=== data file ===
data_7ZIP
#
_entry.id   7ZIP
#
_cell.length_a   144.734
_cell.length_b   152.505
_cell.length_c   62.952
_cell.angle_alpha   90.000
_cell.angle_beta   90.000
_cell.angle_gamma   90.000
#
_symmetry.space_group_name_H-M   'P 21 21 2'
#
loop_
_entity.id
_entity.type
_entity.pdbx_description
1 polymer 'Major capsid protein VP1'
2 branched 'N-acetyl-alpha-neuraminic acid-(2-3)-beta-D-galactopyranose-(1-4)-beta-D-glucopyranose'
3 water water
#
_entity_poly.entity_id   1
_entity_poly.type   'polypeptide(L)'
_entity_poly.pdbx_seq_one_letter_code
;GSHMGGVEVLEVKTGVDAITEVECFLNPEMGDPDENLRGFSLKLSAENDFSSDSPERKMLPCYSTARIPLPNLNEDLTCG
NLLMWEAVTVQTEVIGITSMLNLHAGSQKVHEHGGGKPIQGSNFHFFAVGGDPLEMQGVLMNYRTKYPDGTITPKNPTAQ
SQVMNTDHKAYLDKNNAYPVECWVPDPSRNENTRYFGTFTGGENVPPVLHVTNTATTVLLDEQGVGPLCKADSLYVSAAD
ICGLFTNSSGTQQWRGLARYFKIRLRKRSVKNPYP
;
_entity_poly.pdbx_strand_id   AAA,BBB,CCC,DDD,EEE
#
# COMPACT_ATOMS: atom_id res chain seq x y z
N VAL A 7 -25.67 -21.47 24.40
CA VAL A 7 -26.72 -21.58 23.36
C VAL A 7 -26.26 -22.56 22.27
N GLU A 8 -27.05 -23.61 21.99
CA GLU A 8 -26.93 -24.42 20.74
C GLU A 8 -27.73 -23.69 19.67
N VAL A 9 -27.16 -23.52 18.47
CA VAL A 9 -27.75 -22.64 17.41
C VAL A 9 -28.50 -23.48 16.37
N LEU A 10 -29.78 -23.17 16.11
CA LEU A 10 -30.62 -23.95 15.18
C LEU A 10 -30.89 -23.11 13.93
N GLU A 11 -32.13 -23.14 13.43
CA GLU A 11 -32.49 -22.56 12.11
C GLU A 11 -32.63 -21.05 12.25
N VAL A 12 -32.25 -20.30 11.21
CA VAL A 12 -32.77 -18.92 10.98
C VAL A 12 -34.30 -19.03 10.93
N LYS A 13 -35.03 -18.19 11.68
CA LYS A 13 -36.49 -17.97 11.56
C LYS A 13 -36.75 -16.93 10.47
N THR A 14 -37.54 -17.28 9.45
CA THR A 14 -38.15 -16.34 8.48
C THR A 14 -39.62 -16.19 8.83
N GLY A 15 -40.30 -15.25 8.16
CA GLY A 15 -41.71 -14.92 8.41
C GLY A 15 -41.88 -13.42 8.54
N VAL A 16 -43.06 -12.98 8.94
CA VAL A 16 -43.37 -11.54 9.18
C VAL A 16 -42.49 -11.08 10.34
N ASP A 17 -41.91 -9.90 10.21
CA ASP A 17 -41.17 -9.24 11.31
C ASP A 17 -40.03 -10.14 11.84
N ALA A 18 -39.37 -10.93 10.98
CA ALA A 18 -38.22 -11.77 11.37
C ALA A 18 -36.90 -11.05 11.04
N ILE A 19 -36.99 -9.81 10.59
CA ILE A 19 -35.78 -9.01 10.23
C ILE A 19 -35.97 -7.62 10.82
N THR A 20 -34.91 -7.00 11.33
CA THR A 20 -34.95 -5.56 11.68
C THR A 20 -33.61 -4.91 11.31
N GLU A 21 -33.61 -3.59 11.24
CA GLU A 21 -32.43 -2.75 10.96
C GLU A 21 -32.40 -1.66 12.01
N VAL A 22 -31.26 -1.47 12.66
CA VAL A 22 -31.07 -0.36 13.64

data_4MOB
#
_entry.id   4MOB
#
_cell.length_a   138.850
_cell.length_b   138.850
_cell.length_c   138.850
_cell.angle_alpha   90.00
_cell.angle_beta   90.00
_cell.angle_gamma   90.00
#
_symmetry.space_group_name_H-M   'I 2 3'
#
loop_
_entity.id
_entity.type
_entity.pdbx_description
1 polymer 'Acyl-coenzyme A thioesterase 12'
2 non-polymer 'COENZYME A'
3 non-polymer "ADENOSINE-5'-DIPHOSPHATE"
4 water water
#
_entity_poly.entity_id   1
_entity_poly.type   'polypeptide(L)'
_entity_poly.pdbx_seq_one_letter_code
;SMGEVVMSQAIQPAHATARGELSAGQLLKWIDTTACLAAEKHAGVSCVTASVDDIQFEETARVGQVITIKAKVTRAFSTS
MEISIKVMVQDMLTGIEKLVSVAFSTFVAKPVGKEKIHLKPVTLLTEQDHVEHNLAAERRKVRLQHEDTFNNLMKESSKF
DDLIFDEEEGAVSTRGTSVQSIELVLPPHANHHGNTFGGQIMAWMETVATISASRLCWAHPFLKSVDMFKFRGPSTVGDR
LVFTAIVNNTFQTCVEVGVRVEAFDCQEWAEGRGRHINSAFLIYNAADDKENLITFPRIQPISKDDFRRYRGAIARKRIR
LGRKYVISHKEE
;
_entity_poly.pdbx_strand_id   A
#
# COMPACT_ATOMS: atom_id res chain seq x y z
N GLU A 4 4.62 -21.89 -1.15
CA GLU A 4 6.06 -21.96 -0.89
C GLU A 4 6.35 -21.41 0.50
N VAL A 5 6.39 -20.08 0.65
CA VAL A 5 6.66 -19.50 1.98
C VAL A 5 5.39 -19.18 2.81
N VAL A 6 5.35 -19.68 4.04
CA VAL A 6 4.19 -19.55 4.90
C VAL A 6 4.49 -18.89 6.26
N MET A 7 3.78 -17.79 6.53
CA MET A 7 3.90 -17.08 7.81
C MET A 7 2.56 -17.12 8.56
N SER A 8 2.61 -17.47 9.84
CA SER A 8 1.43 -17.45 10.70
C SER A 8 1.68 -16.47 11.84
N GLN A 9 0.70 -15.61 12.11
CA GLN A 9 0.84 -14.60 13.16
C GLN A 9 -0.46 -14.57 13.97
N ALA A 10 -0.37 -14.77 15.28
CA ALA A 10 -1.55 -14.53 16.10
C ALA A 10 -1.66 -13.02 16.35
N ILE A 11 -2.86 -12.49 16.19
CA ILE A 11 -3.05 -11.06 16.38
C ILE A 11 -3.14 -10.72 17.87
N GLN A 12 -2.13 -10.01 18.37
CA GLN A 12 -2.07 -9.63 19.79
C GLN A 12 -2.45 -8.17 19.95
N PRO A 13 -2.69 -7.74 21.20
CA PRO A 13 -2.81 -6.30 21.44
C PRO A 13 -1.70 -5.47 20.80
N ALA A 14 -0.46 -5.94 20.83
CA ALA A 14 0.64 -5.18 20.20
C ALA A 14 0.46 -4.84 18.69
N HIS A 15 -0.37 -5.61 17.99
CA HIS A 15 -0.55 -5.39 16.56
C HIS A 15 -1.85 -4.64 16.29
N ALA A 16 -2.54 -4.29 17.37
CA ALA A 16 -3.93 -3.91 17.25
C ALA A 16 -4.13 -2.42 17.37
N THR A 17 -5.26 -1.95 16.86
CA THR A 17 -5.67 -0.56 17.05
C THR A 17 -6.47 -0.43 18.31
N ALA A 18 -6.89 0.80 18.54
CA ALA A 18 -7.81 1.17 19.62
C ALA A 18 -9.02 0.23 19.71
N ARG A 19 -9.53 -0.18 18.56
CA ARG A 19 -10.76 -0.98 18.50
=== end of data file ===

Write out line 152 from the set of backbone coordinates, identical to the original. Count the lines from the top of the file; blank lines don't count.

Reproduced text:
C ALA A 16 -4.13 -2.42 17.37